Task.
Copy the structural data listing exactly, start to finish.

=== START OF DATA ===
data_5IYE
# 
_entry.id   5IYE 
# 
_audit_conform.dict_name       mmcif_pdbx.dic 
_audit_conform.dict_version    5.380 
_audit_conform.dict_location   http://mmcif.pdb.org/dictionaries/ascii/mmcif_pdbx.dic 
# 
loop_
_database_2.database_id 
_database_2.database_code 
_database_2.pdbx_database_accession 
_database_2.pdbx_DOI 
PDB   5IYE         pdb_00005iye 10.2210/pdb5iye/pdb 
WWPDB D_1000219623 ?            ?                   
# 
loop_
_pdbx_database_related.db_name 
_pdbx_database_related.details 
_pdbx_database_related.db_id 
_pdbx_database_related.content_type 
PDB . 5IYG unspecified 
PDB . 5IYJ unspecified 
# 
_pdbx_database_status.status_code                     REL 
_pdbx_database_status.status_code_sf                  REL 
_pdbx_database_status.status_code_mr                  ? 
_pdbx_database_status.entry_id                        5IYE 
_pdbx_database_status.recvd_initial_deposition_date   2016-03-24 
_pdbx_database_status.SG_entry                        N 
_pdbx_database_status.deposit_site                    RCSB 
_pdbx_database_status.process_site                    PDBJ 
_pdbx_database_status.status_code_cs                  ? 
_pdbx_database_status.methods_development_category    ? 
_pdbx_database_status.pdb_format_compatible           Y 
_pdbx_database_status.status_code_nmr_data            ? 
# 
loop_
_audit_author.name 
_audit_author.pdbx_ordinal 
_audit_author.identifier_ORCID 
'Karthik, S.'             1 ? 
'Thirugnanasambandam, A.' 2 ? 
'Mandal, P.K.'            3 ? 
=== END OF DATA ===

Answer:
data_5IYE
# 
_entry.id   5IYE 
# 
_audit_conform.dict_name       mmcif_pdbx.dic 
_audit_conform.dict_version    5.380 
_audit_conform.dict_location   http://mmcif.pdb.org/dictionaries/ascii/mmcif_pdbx.dic 
# 
loop_
_database_2.database_id 
_database_2.database_code 
_database_2.pdbx_database_accession 
_database_2.pdbx_DOI 
PDB   5IYE         pdb_00005iye 10.2210/pdb5iye/pdb 
WWPDB D_1000219623 ?            ?                   
# 
loop_
_pdbx_database_related.db_name 
_pdbx_database_related.details 
_pdbx_database_related.db_id 
_pdbx_database_related.content_type 
PDB . 5IYG unspecified 
PDB . 5IYJ unspecified 
# 
_pdbx_database_status.status_code                     REL 
_pdbx_database_status.status_code_sf                  REL 
_pdbx_database_status.status_code_mr                  ? 
_pdbx_database_status.entry_id                        5IYE 
_pdbx_database_status.recvd_initial_deposition_date   2016-03-24 
_pdbx_database_status.SG_entry                        N 
_pdbx_database_status.deposit_site                    RCSB 
_pdbx_database_status.process_site                    PDBJ 
_pdbx_database_status.status_code_cs                  ? 
_pdbx_database_status.methods_development_category    ? 
_pdbx_database_status.pdb_format_compatible           Y 
_pdbx_database_status.status_code_nmr_data            ? 
# 
loop_
_audit_author.name 
_audit_author.pdbx_ordinal 
_audit_author.identifier_ORCID 
'Karthik, S.'             1 ? 
'Thirugnanasambandam, A.' 2 ? 
'Mandal, P.K.'            3 ? 